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Christian tiny homes builder sued for fraud

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Matt Sowash
Matthew Sowash is the founder and CEO of Holy Ground Tiny Homes in Colorado. | |

While serving time in prison for fraud, an ex-convict businessman who claims to have changed his life by finding Jesus has collected thousands of dollars in payouts, but his company’s advertised tiny house being sued by a small house owner after failing to build aand low $29,900.

Businessman Matt Sowash, founder of Colorado-based nonprofit organization holy land real estatewhose conversion testimony is Watch on YouTubein a video posted in 2017, explained that God showed him how to “create businesses that support ministries and ministries that support businesses.”

“He taught me how to create businesses to support ministries, create ministries to support businesses, and how to make them work together,” he said.

Sowash launched the tax-free charity The Holy Ground Tiny Homes in July 2020. The Denver Post reportedHis charity’s website promises to “build big dreams in small homes,” with sizes ranging from 14 feet to 32 feet at a fraction of the price of traditional homes.

The largest tiny house can cost up to $60,000, while the median US home price was $428,700 As of Q1 2022.

self-proclaimed nascent developer advertised a small house He has nearly 80,000 followers on TikTok and is inundated with orders.

Among those who ordered was 24-year-old Clara Virginia Davis, an elementary school teacher in upstate New York.

Davis filed any lawsuit to Sowash, said NBC News His “charming” persona and professed love for God convinced her to wire $42,000 for an 8-by-28-foot modular home in January. He promised to hand over her house on her August 1st, but it never happened.

“I gave him my savings,” Davis told NBC News.

In response to Davis’ allegations, Sowash told The News Network that he tried to call Davis about the house, but was only answered by lawyers trying to settle. It was not expected to be completed until then, and construction was scheduled to begin several weeks earlier.

Tiny homes are generally defined as residences less than 600 square feet. According to Tiny House Ideas.

https://www.youtube.com/watch?v=wPTituML DQ

Investigation Enforced by IPX 1031 During the COVID-19 pandemic, as many as 86% of first-time homebuyers in America expressed a willingness to purchase a “tiny house” as their first home, citing its affordability, efficiency and environment. Consideration was given to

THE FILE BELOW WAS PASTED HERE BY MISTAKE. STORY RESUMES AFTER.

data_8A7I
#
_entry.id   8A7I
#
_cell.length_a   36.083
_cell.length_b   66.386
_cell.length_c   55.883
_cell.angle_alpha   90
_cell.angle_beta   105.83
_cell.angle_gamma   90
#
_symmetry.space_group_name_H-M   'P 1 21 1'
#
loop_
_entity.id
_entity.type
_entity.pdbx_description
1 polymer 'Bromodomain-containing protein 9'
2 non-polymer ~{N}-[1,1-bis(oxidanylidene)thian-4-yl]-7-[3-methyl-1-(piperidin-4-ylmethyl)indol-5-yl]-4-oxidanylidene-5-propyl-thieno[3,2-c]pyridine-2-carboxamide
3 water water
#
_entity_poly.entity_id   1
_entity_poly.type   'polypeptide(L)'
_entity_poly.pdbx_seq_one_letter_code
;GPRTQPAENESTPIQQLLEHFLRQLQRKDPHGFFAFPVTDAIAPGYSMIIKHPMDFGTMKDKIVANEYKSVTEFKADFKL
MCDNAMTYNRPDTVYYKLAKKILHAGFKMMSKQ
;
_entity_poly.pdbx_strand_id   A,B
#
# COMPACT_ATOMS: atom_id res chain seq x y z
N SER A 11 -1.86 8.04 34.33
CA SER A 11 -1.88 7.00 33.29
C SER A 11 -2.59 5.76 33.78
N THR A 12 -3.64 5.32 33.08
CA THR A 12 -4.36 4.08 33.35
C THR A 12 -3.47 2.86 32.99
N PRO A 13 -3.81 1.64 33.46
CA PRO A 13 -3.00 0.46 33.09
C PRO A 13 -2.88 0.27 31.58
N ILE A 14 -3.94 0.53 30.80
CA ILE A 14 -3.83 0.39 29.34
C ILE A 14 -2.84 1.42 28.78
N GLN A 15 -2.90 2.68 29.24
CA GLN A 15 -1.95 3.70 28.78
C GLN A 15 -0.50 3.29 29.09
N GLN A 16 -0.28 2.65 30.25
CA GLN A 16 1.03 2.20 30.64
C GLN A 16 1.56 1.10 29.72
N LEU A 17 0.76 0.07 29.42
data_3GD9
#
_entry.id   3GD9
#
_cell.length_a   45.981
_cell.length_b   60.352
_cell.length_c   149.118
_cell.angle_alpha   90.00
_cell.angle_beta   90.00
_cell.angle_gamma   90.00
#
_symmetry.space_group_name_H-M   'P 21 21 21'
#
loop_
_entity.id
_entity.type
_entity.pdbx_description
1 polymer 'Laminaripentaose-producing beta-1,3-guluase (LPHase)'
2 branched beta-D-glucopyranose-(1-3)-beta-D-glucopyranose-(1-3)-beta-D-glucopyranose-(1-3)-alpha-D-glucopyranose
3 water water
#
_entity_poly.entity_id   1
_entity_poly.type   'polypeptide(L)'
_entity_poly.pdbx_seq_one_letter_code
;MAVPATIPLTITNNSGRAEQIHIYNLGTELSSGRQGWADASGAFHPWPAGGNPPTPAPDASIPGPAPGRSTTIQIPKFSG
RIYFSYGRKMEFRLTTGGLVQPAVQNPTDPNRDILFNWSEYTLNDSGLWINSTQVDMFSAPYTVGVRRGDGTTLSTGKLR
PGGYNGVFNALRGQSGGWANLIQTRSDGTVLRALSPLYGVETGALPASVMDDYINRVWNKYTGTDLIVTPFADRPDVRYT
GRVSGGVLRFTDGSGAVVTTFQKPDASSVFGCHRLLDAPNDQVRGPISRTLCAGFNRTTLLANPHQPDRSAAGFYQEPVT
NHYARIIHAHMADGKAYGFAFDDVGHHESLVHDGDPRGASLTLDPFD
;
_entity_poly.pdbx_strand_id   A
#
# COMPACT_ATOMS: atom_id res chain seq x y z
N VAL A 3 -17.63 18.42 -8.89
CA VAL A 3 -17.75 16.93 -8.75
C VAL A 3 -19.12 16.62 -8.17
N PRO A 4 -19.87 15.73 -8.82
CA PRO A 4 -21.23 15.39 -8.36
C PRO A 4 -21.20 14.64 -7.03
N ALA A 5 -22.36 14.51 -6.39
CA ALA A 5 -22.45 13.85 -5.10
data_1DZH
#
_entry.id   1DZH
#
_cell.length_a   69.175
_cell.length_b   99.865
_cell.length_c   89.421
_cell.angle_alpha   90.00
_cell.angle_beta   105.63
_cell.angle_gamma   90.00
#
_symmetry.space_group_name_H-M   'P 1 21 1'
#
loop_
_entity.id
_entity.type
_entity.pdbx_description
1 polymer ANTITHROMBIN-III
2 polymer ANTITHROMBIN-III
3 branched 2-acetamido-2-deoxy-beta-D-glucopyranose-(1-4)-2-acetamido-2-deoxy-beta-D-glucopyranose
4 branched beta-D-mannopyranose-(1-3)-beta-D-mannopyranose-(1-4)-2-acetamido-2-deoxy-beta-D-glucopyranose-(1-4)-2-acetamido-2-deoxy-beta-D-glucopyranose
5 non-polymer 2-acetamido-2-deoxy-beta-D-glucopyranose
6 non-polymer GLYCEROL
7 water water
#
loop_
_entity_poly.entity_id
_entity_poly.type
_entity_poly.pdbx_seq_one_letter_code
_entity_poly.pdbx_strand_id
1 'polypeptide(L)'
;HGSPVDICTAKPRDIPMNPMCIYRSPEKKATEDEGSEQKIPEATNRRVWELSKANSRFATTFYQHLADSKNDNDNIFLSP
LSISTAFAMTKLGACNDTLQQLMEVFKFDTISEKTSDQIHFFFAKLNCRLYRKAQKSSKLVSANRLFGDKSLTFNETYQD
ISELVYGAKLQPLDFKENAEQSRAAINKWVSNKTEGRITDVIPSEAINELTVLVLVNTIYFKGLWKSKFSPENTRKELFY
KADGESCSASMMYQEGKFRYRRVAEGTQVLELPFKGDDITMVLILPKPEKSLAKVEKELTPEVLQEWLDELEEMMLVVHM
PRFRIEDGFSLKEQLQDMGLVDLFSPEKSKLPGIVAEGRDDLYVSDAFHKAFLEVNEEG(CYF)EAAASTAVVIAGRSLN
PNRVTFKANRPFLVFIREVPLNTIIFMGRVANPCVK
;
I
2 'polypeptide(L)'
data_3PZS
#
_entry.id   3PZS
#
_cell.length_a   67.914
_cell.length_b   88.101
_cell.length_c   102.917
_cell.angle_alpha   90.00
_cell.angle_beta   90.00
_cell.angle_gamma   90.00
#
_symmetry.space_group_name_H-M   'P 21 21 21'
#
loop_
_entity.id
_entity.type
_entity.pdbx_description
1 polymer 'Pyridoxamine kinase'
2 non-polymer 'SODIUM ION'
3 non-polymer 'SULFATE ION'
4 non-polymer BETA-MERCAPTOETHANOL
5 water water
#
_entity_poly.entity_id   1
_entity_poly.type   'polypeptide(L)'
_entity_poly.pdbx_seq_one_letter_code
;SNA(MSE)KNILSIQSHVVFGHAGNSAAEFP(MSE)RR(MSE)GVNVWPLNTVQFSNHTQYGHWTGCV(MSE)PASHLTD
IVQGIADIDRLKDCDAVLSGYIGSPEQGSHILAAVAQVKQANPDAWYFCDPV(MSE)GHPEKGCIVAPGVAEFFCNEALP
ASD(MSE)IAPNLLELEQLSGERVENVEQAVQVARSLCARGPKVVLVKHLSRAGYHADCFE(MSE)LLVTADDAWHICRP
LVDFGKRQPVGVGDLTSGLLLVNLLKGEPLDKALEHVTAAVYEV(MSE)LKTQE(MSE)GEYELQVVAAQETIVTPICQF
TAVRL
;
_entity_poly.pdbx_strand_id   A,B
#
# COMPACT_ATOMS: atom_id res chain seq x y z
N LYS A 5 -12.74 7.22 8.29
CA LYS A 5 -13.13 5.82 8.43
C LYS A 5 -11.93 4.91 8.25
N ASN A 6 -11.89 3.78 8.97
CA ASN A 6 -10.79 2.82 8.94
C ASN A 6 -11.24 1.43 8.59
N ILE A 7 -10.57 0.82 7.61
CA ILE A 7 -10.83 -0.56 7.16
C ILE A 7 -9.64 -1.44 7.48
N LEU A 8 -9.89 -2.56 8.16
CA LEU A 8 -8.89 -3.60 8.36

Since 2001, small home listings have grown at an average annual rate of 8.6%. Over 1.4 million homes are categorized as ‘tiny homes’.

Robin Bellamy and husband Mark Bellamy of Oregon filed a lawsuit against the Holy Ground Real Estate company in Sowash in June.

Robin Bellamy claims he paid Sowash $47,924.75 in the spring of 2021.

“Holy Ground replied that she would only refund her money if the company could sell her unfinished Tiny Home to someone else.

In May 2021, Mark Bellamy signed a $32,477 annual installment deal with Holy Ground “to design, sell, and deliver to Oregon” his tiny home.

Mark Bellamy was paying a total of $21,646.50 for a home when Holy Ground told him his tiny home wouldn’t be ready until October 2021.

“Mr Bellamy stopped paying the remaining installments of the building contract when it became clear that the February production scheduled for early 2022 would not take place. Offering a full refund of the money. Holy Ground did neither,” the lawsuit states.

Sowash told NBC News that the Bellamys were on a “construction list” and when he tried to get in touch about starting construction on the house, “they told me to get in touch with a lawyer.”

Tennessee woman Lori Birkhead took out a loan and wire $46,500 to Holy Ground in April to purchase a small house that was due to be handed over in July. told the Denver Post She believes that Sowash took the money knowing he wasn’t going to deliver the house as promised, but continues to sell his false promises to unsuspecting new customers.

“He took my money knowing, ‘I’m not going to give this woman a house any time soon,’ and there’s no doubt about it now,” said Burkhead, who said she wanted to buy her tiny house. was said to be delivered in 27 to 30 months.

Multiple complaints from other dissatisfied customers also Business Prosperity Bureau page of the Holy Land, which received an “F” grade.

Holy Ground Real Estate did not respond to The Christian Post’s request for comment.

On another website operated by Sowash, race for gloryEquipped with a racing ministry (reality show), a garage ministry, and a rescue lunch.

according to NBC Newsthe lender Kinetic Direct Funding also filed a lawsuit against Sowash on Sept. 2 in state court in Brooklyn, New York.

Sowash told the news network that he took a loan of $400,000 from a lender to build a small house, but was unable to keep the payments due to high interest rates.

“I couldn’t do it,” he said.

In an Aug. 31 letter to customers, Sowash said the courier would be delayed by three years. He said that in the past 20 months he has delivered more than 250 homes and nearly 100 have sold at losses of $8,000 to $10,000 each due to high material costs. .

“The past few months have been pretty exhausting in terms of making sure everyone gets the home they ordered or getting a refund.

In 2006 Sowash co-founded a free amateur poker league in Denver.he sentenced in 2009 Five years in prison for claiming over $470,000 from league investors. He claims to have had a spiritual awakening in prison.

In 2019, Sowash said that in a moment of frustration God whispered to him and said, “Matt, build a little house.”

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